A new Instagram message: “Hey! I am a sixteen year old girl. I am 1,78 tall and I am going to sign with an agency. The only problem is that my hips are 94 centimeters, I have to lose 4 centimeters. Did you also have to lose weight for modeling? Do you have tips for me to lose weight?”
When I read this I thought it would be time for a new post about models and their measurements. Especially the month December is difficult, celebrations like Sinterklaas (a Dutch feast) and Christmas. It is the time of the year to spend quality time with friends and family, mostly this goes in hand in hand with a lot of food.
Models need to have certain ‘measurements’ to fit the clothes. The hip size is the most important. Modeling agencies measure models with measuring tapes. Your hips can not be over 90 centimeters and you are called a curvy model from 96 centimeters. In between these sizes – what I consider more normal at least if I look around – models can hardly work. Why would we ban these natural sizes and create a huge gap between society and perfect bodies?
I was seventeen years old when I had my first testshoot at an agency. They took my measurements (bust-waist-hips). I stood in front of someone I never met, in my underwear. I felt a bit weird, but it seemed to be a normal thing. Like you go to a doctor.
I flew to Milan almost one year later. It was my first trip ‘on stay’ in another country. I got measured again. But this time my agent told me I gained weight. I was a hip 91 centimeters. When I started modeling my hips were 89 cm, naturally. Now you must think: is having a 91 centimeters hipsize a problem? I thought the same, but apparently it does.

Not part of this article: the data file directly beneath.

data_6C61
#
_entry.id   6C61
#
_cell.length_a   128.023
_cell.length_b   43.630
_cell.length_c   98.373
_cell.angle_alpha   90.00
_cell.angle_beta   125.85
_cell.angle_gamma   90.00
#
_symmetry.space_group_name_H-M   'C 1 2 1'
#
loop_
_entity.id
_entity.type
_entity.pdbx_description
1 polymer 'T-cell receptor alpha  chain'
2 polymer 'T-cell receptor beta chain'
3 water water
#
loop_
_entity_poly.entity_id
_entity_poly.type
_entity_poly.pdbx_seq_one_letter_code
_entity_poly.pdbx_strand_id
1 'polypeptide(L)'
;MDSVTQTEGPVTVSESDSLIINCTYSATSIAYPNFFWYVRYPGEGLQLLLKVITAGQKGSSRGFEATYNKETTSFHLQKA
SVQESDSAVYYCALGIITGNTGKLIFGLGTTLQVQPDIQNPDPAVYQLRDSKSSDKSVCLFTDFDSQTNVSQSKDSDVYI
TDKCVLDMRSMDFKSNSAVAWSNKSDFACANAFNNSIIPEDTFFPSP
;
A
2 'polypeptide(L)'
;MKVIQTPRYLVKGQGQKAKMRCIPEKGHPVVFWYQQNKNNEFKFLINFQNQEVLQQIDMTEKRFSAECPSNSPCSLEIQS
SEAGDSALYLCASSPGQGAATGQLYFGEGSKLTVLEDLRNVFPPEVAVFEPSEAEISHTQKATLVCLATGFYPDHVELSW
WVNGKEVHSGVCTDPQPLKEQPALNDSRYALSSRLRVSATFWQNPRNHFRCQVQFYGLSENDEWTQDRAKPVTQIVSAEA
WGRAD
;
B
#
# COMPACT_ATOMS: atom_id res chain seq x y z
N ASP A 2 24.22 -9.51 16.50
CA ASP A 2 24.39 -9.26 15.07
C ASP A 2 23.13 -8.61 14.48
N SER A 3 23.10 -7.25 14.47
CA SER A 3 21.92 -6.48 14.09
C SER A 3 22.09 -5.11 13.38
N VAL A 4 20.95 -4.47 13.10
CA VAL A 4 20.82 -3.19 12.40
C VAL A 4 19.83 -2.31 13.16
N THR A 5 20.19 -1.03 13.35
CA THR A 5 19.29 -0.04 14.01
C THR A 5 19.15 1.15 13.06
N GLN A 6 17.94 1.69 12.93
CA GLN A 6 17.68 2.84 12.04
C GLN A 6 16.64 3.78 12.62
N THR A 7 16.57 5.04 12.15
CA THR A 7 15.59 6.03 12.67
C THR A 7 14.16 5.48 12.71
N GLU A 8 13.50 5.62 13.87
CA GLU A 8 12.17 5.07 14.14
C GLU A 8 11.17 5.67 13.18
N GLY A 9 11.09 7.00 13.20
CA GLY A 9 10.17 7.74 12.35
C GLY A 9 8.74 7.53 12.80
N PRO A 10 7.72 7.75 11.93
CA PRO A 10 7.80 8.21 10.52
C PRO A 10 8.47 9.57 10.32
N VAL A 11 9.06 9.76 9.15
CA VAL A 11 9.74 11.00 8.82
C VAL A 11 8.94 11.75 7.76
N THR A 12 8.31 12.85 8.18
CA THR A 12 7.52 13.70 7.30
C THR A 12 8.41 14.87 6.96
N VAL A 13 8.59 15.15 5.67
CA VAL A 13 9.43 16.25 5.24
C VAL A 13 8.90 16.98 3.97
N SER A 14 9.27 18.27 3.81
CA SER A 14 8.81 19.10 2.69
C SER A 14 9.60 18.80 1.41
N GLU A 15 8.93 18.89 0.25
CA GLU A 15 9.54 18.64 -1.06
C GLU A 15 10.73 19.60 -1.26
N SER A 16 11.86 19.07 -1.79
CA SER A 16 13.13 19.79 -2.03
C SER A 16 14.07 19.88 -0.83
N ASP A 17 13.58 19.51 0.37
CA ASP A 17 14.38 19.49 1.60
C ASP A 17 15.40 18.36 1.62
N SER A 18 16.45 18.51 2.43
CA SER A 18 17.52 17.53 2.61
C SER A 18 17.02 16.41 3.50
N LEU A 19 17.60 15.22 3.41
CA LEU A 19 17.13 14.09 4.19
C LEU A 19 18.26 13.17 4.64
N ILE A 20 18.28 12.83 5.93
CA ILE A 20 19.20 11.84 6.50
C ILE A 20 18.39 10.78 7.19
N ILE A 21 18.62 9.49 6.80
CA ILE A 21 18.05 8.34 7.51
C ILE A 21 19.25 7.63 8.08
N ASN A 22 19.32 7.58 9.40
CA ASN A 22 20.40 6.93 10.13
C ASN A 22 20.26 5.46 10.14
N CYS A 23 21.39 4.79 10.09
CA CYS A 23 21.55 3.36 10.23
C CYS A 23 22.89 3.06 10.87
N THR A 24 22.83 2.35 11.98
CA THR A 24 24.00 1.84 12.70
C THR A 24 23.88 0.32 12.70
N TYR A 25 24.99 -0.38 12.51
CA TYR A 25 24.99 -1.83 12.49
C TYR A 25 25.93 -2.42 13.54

Is it justified to tell a 16 year old girl to lose weight while she is still growing?
Milan was where my food adventures (read: struggles) started. I was suddenly told to eat less carbs. I did not even know what carbs were (lol). “No more pasta, potatoes and bread”, was the answer. I was shocked. No bread? Then what am I supposed to eat for breakfast and lunch? I started to travel everywhere with a measuring tape in my bag. From counting calories to avoiding carbs and having yoyo effects. It is hard to find the right balance. I hear you thinking: it is your job, so you give anything for it. But still, is it justified to tell a 16 year old girl to lose weight while she is still growing? Or to tell girls over 20 to go back to their measurements they had when they were teenagers?
Most models have these struggles. We are all a little bit obsessed with food and doing sports (understatement). There are models who have the sizes naturally, but not many. Most of the models get problems with their health, a topic which we avoid to speak about. Not only models get underfed (and this does not have to mean they are anorexic). Girls also get problems with their fertility. I heard another model who lost her fertility for around 70% because her hormons were not in balance anymore. That is something what concerns me.